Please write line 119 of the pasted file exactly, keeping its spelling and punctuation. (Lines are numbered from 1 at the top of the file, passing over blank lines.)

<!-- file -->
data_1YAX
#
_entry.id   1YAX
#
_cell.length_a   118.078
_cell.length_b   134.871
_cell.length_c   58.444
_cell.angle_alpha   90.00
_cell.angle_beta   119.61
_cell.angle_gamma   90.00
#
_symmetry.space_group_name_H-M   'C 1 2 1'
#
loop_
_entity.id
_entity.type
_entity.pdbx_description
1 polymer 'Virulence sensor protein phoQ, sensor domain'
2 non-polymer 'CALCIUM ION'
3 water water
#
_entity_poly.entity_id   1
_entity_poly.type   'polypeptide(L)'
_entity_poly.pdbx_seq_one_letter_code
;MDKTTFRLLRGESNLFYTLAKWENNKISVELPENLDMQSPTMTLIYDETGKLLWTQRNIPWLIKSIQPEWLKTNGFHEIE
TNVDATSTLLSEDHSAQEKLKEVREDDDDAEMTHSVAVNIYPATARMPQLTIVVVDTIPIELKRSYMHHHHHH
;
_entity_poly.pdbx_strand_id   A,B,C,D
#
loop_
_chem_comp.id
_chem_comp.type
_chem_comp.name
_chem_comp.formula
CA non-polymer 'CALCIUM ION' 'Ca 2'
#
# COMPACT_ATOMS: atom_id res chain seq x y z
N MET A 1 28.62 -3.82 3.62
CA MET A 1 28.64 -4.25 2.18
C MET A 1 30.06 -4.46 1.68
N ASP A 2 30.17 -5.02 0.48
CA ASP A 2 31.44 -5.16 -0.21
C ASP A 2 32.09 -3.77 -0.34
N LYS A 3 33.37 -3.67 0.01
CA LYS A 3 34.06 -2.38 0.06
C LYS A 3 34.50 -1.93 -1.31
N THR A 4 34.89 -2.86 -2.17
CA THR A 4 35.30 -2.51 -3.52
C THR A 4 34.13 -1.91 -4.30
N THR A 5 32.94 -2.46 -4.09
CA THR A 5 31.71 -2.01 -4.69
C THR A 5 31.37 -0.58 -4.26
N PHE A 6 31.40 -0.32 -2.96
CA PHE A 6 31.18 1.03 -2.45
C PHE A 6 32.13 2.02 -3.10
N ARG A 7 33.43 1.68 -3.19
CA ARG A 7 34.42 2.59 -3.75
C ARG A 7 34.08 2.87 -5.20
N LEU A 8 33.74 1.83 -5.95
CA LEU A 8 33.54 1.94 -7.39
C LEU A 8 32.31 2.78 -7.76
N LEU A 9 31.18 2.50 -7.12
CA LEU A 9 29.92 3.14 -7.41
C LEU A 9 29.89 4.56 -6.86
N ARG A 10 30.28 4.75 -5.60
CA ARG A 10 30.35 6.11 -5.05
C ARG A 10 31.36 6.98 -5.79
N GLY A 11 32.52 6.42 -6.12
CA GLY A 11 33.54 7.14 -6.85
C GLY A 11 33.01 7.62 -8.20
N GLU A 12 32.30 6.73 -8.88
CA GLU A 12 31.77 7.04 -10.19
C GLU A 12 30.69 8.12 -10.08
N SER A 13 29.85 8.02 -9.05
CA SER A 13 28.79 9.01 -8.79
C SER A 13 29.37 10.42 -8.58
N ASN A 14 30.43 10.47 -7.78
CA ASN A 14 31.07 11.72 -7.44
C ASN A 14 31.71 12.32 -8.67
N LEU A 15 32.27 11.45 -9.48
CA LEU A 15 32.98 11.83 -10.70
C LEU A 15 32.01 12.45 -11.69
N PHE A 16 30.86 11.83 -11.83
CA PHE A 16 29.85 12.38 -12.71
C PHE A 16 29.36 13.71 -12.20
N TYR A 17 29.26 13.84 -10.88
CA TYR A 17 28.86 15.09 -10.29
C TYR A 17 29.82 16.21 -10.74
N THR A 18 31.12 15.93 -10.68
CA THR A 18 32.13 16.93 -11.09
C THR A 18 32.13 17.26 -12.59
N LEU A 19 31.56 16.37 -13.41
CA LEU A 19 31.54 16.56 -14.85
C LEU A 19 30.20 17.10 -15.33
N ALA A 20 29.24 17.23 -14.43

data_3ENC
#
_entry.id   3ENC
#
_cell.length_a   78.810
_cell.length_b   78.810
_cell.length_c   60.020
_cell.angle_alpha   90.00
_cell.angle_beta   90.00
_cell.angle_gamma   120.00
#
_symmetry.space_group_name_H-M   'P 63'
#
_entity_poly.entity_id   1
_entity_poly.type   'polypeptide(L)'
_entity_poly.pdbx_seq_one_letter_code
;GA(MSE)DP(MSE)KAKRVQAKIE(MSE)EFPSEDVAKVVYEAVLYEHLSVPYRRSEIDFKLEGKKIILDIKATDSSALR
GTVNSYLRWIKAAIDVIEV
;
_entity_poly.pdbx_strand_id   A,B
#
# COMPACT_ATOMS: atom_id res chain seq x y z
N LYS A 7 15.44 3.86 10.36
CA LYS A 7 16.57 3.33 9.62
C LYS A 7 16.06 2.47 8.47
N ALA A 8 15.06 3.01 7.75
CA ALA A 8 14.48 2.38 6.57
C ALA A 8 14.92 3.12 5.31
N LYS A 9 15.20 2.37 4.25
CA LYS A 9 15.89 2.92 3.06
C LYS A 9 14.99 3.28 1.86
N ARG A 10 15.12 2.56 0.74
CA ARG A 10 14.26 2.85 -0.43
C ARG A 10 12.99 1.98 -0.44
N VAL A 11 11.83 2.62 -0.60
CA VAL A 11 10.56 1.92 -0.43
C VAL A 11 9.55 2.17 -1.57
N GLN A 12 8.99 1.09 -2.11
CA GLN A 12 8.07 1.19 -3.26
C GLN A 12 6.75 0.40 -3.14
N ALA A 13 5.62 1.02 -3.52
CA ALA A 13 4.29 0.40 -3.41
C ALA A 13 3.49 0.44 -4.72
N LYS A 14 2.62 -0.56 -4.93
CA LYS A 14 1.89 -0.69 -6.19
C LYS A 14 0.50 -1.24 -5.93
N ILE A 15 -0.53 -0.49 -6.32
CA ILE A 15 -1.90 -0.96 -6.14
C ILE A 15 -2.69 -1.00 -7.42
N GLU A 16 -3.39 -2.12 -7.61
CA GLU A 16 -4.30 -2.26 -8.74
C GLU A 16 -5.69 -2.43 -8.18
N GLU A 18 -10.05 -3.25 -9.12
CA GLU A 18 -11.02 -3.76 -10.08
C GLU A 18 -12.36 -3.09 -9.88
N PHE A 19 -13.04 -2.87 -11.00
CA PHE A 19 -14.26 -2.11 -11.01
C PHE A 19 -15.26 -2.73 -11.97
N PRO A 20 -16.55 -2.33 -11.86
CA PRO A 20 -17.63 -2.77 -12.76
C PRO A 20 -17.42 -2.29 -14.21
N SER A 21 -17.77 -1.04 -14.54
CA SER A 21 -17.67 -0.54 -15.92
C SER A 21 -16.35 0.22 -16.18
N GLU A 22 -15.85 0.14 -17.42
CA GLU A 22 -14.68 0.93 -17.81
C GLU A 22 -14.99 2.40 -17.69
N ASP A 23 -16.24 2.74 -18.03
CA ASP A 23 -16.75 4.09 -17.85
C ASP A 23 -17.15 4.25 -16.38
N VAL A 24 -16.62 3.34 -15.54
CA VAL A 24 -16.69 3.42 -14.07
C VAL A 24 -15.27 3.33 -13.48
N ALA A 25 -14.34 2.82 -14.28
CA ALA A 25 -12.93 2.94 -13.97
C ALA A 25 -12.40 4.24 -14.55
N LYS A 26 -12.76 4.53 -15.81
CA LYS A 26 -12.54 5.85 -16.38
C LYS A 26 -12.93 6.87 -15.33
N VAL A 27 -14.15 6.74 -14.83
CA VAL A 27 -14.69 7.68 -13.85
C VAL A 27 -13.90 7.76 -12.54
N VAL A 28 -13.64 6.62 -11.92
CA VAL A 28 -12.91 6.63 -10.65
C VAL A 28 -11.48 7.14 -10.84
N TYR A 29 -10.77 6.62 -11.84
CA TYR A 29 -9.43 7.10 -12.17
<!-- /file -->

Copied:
CA LYS A 7 16.57 3.33 9.62